Plique-à-jour

Plique-à-jour (French for `letting in daylight`) is a vitreous enamelling technique where the enamel is applied in cells, similar to cloisonné, but with no backing in the final product, so light can shine through the transparent or translucent enamel. It is in effect a miniature version of stained-glass and is considered very challenging techn.....
Found on http://en.wikipedia.org/wiki/Plique-à-jour

Plique-a-jour

A form of cloisonné in which the enamel in the cells has no backing, producing a translucent effect. This technique was used to good effect by Rene' Lalique and others during the Art Nouveau period to depict dragonfly wings and other translucent objects.
Found on http://www.indygem.com/pages/Glossary-of-Terms.html

plique-à-jour

(French: `open to light`), in the decorative arts, technique producing translucent enamels held in an open framework made by soldering individual ... [1 related articles]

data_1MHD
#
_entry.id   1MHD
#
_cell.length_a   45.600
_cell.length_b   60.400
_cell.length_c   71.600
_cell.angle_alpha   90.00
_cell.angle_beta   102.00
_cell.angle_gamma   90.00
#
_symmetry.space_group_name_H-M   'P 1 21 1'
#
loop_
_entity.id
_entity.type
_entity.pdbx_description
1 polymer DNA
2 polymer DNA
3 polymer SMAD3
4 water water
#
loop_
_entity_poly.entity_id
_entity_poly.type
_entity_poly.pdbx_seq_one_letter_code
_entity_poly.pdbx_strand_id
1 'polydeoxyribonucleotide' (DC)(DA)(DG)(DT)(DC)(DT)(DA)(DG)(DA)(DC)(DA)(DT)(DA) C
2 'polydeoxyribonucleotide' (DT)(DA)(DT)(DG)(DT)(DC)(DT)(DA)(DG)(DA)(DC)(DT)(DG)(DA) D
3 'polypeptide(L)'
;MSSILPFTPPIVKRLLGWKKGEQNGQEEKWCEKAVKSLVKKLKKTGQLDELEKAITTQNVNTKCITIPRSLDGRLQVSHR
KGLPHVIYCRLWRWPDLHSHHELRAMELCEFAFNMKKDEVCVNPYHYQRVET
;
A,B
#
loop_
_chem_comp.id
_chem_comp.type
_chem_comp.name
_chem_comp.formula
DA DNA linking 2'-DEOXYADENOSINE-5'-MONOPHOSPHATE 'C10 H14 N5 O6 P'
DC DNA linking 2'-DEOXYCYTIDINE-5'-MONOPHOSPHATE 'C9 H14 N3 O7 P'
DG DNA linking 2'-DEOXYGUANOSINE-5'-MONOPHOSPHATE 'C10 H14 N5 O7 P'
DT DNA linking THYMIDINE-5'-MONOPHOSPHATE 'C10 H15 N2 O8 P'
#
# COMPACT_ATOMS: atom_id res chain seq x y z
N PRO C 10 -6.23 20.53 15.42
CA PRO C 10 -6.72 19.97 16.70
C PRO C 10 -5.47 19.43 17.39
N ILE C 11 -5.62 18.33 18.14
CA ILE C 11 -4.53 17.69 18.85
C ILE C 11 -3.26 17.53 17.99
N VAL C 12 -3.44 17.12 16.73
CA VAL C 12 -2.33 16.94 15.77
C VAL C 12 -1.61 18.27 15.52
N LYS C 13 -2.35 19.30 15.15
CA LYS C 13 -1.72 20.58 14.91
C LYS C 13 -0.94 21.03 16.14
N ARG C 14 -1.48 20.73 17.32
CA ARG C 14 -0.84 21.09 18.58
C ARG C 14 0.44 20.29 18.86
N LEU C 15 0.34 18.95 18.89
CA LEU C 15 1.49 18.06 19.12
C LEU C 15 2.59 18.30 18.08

Found on http://www.britannica.com/eb/a-z/p/80

plique-a-jour

Wire is soldered onto a metal base, or former, to form cells which are then filled with translucent enamel colours. After firing, the base is dissolved away to leave a coloured, glass-like shell.
Found on http://www.antique-marks.com/antique-terms-p.html

Plique-a-jour

A form of cloisonn in which the enamel in the cells has no backing, producing a translucent effect. This technique was used to good effect by Rene' Lalique and others during the Art Nouveau period to depict dragonfly wings and other translucent objects.
Found on http://www.daysofelegance.com/glossary.html
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